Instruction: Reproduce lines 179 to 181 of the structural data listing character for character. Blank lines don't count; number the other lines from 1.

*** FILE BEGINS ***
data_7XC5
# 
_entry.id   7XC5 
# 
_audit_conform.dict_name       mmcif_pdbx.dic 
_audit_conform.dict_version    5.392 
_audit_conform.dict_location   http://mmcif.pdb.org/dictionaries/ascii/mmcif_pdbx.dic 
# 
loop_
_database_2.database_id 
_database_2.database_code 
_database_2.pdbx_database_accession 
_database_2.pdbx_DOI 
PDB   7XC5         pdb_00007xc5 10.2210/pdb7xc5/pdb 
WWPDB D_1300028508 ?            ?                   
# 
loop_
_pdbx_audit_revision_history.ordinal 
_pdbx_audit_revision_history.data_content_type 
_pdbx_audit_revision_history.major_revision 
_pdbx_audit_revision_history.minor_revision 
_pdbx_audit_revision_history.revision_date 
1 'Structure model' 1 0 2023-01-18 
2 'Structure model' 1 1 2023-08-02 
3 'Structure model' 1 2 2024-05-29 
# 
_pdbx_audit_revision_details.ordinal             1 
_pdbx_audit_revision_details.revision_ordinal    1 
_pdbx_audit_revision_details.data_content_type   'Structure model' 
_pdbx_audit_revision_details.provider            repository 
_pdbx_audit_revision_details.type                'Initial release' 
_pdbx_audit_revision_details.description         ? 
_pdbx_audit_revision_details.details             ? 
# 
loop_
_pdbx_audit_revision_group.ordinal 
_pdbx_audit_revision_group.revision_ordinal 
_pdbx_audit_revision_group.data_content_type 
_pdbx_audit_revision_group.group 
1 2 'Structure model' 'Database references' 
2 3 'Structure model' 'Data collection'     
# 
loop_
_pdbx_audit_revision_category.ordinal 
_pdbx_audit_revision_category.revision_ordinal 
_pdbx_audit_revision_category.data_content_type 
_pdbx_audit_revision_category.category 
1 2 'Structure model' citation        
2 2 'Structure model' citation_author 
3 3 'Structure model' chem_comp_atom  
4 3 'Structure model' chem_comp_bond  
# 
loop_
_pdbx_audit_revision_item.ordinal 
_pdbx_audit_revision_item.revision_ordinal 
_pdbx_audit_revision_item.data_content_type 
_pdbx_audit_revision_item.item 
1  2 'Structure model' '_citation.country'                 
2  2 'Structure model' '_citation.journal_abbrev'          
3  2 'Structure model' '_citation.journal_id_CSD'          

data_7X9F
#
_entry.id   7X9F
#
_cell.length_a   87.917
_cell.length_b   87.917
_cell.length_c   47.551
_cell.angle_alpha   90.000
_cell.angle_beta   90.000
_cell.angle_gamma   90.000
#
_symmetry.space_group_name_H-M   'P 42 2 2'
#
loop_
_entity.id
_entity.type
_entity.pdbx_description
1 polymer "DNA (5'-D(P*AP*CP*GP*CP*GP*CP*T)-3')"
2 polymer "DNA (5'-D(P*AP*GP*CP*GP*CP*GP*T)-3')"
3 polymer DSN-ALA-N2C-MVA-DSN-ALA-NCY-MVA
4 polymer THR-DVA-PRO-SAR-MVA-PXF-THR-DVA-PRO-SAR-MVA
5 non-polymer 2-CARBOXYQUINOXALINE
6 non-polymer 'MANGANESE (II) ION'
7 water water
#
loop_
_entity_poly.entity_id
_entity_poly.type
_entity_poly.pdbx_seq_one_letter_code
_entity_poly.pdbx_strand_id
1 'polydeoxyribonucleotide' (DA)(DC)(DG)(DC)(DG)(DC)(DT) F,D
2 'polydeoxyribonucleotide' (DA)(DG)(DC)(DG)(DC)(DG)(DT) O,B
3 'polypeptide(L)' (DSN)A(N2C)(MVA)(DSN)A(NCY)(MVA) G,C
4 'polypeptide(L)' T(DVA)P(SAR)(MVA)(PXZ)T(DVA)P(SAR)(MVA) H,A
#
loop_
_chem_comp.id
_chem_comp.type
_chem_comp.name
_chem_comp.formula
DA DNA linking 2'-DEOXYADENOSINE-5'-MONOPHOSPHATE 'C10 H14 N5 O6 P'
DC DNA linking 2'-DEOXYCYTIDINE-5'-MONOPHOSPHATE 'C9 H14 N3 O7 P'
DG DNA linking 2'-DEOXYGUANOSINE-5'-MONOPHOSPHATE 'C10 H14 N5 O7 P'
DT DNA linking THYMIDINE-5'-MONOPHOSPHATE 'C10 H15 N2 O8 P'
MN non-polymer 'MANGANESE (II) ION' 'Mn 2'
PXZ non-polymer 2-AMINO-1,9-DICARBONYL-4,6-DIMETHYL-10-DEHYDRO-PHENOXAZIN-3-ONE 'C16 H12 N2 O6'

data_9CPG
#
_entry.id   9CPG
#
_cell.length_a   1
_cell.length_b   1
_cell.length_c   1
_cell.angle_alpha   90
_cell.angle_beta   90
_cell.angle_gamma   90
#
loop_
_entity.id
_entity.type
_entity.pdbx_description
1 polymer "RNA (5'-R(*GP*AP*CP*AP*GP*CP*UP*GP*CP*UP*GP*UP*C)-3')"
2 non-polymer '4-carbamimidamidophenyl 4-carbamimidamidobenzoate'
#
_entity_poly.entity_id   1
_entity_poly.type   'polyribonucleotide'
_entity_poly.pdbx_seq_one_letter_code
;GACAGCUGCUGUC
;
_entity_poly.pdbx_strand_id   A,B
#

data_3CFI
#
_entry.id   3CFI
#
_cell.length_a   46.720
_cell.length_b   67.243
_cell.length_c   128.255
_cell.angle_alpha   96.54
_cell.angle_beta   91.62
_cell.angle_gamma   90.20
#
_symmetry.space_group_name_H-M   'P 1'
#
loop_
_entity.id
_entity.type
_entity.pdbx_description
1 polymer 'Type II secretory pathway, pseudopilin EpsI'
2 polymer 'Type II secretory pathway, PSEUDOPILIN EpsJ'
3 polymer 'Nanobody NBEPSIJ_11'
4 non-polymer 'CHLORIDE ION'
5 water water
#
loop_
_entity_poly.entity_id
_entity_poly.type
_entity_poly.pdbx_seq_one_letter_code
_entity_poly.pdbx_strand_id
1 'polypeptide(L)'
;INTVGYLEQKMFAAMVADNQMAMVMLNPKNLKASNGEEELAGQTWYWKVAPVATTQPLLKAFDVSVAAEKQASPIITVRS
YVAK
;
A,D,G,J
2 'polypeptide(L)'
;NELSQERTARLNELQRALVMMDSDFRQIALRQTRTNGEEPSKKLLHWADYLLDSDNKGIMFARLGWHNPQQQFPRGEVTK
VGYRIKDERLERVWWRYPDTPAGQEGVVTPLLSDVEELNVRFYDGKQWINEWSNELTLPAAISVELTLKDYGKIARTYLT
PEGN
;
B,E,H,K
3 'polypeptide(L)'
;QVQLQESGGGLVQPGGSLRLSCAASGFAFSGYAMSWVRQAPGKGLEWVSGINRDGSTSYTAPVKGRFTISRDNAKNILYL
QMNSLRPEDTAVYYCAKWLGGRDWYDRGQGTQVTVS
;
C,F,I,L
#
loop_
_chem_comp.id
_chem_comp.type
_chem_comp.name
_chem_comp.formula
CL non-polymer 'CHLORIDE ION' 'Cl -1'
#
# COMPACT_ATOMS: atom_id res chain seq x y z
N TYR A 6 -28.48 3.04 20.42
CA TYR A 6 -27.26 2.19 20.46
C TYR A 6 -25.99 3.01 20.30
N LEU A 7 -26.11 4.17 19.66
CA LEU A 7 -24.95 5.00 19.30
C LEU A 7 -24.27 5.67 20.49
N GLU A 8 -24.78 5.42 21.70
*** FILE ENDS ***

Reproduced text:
_chem_comp.type
_chem_comp.name
_chem_comp.formula